A Morrison family was disheartened to discover that their two prized llamas had been killed at their home April 12 by a mountain lion.
The animals were nowhere in sight when Larry Cummings went to feed them early that morning in a pen about 400 feet from the family’s house. When he searched the property, he discovered they had been killed.
“They were born and raised here, trained here, we showed them — they have just been wonderful animals,” Susan Cummings said Monday. “It’s just hard to get used to the idea that they are gone.”
A Colorado Division of Wildlife official who investigated the scene believes that a single mountain lion killed the animals.
The pen, with a loafing shed, was enclosed with a 6-foot fence. Neither animal had been taken from the location after the attack, though one had been buried near the fence.
Susan Cummings was concerned that there may have been more than one cat on her property during the incident, one of which might have been young and inexperienced. She had heard reports of two lions traveling together near Evergreen.
But wildlife manager Todd Schmidt said the predator was most likely a lone adult cat, she said.
“He and my husband went over the tracks, and the conclusion is there was one.”
A notice from a resident on a bulletin board in Indian Hills noted that two lions had been spotted together in a residential area there, and the note listed other sightings, including one of a deer killed and eaten 25 feet from a family’s home.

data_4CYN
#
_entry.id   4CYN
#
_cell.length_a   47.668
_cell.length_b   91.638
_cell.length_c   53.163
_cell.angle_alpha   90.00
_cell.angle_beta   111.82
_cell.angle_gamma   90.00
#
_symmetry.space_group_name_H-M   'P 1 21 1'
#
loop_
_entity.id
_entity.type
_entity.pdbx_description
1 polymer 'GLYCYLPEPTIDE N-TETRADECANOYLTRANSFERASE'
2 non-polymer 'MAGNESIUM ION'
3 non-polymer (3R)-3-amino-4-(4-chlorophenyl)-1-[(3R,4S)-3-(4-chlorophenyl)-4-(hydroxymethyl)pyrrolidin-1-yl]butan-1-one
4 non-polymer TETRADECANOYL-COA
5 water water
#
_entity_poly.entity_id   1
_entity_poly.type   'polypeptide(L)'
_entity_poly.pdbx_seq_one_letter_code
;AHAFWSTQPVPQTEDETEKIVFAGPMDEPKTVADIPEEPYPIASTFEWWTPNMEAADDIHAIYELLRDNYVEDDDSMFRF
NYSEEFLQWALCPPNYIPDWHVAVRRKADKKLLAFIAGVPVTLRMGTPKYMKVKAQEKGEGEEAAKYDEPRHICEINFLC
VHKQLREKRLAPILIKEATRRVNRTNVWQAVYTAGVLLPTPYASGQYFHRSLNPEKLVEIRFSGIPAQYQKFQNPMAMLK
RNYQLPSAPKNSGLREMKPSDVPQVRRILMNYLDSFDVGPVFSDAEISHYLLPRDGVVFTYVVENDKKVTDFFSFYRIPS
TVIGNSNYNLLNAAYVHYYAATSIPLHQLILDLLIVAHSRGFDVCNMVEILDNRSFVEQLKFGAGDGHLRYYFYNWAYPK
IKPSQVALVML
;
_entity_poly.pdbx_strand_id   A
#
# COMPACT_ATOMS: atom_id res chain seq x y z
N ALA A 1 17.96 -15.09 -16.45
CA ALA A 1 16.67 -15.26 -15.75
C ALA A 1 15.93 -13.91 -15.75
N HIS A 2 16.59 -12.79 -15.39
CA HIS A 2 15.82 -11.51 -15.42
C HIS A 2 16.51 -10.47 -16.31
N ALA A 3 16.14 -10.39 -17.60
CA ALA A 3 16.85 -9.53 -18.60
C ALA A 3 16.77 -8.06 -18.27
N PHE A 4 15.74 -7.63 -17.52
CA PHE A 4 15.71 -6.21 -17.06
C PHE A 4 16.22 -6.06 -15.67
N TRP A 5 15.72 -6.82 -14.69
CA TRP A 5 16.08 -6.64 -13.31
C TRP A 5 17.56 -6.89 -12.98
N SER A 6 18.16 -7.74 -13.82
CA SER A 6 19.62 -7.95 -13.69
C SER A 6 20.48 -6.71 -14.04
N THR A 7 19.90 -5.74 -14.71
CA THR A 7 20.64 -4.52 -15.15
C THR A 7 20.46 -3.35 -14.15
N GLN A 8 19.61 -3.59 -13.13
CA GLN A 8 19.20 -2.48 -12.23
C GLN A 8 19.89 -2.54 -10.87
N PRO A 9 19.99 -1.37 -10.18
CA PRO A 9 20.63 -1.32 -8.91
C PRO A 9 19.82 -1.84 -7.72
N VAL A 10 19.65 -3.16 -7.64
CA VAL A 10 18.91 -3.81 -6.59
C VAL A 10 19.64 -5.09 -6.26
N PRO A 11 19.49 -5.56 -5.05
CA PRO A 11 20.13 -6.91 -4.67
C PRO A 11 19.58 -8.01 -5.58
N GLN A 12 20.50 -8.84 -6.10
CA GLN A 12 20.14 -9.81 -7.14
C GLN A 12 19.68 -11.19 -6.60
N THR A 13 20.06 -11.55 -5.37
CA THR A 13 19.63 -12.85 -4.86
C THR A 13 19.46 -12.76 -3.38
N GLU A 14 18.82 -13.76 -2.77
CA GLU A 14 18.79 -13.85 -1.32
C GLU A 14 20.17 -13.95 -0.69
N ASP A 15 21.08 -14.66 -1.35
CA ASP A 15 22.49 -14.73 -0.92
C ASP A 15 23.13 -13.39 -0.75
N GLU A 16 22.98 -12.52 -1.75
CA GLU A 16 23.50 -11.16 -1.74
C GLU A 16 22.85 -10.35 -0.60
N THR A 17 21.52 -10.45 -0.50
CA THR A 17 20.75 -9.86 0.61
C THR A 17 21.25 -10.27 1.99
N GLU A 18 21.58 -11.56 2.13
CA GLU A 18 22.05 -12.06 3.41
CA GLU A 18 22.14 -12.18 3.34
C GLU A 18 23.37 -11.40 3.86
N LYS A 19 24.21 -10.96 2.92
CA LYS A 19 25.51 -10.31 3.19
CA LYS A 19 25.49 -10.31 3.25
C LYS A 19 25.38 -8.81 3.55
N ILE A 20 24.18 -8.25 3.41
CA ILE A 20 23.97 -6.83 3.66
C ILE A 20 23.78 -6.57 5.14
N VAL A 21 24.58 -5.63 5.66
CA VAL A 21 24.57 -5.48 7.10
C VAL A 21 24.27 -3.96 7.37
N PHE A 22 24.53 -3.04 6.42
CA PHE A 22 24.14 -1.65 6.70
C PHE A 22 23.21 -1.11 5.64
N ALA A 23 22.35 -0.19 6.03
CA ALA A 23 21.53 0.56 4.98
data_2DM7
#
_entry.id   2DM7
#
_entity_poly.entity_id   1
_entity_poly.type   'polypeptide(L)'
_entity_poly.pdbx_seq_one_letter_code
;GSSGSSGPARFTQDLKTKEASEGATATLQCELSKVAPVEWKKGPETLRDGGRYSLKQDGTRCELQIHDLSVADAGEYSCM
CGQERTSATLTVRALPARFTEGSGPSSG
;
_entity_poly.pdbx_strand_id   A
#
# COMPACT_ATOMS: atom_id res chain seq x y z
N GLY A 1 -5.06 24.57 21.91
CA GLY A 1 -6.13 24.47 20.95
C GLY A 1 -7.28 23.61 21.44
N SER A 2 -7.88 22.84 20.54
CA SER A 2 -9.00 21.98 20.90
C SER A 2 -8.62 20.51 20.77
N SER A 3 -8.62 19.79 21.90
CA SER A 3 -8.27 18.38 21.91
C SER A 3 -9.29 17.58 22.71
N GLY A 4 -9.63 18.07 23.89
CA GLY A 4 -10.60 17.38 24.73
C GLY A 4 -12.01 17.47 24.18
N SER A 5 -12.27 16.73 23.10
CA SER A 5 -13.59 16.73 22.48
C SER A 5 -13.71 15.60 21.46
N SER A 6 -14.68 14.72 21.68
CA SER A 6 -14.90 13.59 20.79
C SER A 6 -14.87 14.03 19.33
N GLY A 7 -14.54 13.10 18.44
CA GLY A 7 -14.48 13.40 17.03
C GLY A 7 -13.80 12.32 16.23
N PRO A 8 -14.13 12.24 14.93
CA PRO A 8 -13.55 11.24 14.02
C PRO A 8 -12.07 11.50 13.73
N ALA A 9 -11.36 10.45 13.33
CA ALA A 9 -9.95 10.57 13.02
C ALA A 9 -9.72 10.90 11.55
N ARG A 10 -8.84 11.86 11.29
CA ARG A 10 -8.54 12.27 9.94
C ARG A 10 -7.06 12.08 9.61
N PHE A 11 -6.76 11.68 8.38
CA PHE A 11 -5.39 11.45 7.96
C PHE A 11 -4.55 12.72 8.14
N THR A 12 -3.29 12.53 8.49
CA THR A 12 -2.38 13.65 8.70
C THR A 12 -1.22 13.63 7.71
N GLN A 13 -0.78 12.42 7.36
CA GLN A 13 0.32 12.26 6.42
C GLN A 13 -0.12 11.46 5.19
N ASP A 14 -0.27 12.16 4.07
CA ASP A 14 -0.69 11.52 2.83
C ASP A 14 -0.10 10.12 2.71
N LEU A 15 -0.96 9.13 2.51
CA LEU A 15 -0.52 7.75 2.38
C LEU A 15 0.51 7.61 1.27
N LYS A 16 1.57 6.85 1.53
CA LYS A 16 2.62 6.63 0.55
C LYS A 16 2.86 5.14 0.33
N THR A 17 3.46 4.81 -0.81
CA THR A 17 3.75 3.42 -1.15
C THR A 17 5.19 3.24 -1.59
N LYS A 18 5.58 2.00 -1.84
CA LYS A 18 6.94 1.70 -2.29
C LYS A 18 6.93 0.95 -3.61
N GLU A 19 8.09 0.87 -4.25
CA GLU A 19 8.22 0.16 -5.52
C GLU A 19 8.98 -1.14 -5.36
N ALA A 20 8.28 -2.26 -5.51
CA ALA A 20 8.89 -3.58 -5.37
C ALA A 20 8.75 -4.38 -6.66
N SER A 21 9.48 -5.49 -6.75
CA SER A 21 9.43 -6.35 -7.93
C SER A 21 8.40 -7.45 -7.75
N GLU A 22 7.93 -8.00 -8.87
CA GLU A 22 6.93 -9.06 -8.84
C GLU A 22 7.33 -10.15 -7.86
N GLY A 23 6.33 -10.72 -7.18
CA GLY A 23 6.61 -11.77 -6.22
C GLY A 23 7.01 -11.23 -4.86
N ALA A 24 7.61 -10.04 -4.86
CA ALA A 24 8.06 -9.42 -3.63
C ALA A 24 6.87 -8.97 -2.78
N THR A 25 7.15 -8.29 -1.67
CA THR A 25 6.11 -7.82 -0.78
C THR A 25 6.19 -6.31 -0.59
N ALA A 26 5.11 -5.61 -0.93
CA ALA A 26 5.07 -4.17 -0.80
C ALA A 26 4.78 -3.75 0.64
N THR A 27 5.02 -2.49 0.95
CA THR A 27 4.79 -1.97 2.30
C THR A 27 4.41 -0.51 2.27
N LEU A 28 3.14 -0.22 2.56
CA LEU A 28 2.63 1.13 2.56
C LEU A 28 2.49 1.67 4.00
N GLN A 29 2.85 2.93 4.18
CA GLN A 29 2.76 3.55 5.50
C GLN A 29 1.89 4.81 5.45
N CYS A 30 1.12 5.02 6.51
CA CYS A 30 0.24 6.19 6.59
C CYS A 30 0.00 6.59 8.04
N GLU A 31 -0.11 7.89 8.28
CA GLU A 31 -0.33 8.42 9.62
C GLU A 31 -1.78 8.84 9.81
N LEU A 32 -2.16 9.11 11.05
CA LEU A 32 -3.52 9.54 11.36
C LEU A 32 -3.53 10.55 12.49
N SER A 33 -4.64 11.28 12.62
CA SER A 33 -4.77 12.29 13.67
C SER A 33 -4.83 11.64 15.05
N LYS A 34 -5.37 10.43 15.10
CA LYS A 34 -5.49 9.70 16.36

But spotting cats together is not unusual, according to DOW spokesperson Jennifer Churchill.
“Lions can have kittens all year round; it is possible to be traveling (together) almost any time of year,” she said.
While female lions do show their cubs how to hunt, mountain lions are not herd animals, like dogs, and do not hunt in packs, Churchill explained.
According to Churchill, the number of lion sightings and encounters this year is not out of the ordinary.
While deer are the primary food source for mountain lions, animals in fenced enclosures make for easy prey, she said. Wildlife officials recommend that pens be covered to better protect pets and livestock.
“We have had them go after a miniature horse, llamas or livestock. It’s not totally unheard of, especially in rural areas,” Churchill said.
The Cummingses have lived in the South Turkey Creek neighborhood since 1994. They have owned llamas since 1996 and once had a larger herd, but that number, in recent times, had been reduced to two.
Susan Cummings speculates that one of her llamas, which was by nature overprotective of the other, may have tried to fight the predator instead of flee.
She is disappointed that the family did not hear a commotion and their dog did not bark to alert them, she said.
“I felt very powerless; I feel we could have done something. I am sure every animal lover feels that way.”